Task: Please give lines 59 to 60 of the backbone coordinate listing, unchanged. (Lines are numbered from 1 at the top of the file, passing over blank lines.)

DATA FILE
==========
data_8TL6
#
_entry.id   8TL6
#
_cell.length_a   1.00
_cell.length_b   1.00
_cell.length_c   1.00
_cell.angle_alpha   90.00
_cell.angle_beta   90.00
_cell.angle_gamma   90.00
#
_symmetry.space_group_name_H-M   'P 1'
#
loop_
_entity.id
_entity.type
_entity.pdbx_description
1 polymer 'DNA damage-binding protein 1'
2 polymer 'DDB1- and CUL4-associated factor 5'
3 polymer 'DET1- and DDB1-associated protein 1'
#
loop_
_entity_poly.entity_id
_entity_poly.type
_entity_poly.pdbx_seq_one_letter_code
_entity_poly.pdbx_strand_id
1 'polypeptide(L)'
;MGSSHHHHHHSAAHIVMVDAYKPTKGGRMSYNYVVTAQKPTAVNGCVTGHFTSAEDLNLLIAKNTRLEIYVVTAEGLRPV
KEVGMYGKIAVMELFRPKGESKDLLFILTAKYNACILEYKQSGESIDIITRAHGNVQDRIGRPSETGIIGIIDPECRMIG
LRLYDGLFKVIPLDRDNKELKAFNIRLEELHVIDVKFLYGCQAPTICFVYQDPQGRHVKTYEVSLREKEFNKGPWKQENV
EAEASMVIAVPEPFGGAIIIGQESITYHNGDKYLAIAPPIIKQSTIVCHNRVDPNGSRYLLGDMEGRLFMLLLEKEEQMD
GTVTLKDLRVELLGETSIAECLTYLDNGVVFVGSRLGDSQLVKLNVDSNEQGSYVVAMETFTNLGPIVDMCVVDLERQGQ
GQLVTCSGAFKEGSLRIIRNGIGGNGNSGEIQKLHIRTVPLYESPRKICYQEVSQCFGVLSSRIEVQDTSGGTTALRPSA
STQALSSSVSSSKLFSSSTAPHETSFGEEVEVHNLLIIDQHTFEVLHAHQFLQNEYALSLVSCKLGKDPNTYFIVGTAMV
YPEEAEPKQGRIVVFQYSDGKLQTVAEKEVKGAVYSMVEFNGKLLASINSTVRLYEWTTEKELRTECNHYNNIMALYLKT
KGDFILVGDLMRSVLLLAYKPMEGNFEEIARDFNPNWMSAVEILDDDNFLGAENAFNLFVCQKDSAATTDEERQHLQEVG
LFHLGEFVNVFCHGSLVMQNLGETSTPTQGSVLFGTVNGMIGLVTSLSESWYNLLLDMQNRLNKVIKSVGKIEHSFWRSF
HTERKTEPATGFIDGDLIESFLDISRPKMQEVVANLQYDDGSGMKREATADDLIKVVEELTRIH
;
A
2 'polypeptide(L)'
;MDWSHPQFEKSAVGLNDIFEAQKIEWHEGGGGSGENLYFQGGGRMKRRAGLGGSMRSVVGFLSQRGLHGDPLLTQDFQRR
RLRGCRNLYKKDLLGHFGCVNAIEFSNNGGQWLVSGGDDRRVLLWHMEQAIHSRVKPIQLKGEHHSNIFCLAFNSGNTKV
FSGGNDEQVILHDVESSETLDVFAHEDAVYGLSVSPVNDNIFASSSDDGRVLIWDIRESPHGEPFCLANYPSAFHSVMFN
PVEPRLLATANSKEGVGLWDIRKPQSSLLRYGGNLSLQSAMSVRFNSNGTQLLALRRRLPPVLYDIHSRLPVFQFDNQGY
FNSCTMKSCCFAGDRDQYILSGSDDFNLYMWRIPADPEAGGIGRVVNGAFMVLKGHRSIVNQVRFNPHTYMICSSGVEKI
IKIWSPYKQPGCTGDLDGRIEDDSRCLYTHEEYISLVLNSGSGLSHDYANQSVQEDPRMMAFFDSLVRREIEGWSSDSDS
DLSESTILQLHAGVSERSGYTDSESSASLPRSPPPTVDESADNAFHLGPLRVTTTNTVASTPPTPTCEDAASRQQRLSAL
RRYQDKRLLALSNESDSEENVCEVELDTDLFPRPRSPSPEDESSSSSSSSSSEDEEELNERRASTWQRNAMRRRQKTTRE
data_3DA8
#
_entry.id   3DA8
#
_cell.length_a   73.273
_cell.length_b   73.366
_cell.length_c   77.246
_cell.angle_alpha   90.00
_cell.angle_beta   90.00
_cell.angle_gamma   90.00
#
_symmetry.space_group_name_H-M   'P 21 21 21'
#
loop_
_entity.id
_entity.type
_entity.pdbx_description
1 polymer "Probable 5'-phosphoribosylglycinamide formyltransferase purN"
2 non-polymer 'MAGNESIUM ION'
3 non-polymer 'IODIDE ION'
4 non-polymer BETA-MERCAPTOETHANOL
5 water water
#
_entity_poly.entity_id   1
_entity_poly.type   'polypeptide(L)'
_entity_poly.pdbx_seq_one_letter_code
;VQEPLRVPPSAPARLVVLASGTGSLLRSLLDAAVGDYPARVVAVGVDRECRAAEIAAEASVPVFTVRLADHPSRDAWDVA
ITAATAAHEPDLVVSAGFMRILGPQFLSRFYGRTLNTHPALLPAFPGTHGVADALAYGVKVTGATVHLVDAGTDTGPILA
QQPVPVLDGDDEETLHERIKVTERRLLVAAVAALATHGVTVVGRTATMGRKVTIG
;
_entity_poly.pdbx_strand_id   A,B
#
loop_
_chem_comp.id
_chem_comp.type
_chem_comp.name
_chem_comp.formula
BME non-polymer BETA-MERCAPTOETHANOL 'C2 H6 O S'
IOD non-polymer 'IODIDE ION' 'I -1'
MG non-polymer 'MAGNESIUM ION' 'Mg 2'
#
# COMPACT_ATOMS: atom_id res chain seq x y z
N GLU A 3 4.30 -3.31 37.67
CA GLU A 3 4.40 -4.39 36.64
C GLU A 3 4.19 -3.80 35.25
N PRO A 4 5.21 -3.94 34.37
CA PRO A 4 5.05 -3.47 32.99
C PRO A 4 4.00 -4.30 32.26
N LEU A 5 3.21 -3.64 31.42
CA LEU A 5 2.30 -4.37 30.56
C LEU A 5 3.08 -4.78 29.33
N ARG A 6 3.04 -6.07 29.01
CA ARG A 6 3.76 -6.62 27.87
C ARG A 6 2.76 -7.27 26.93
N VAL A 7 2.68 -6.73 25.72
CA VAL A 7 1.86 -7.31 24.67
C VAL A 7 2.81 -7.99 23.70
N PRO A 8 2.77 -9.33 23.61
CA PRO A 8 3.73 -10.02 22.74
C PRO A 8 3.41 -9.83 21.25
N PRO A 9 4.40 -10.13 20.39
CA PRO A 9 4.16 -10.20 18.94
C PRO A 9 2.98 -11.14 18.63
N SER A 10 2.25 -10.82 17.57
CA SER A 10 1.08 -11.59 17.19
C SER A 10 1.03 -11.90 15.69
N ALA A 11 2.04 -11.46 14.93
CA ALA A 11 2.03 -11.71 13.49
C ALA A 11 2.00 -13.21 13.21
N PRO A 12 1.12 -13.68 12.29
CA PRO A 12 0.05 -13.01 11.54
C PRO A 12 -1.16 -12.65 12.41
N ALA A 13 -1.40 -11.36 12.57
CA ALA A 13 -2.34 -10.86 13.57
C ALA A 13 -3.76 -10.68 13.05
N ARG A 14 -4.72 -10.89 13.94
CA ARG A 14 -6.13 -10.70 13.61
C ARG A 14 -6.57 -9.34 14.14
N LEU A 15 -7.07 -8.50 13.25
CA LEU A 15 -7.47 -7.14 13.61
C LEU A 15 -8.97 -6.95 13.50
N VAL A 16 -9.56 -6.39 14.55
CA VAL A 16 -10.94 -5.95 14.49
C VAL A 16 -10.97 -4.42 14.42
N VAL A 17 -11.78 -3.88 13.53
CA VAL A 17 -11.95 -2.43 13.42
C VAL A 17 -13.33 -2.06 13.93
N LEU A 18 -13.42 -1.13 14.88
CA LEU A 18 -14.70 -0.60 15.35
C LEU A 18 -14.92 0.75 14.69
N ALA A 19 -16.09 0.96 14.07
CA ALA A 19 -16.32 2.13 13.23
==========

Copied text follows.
_cell.angle_gamma   90.00
#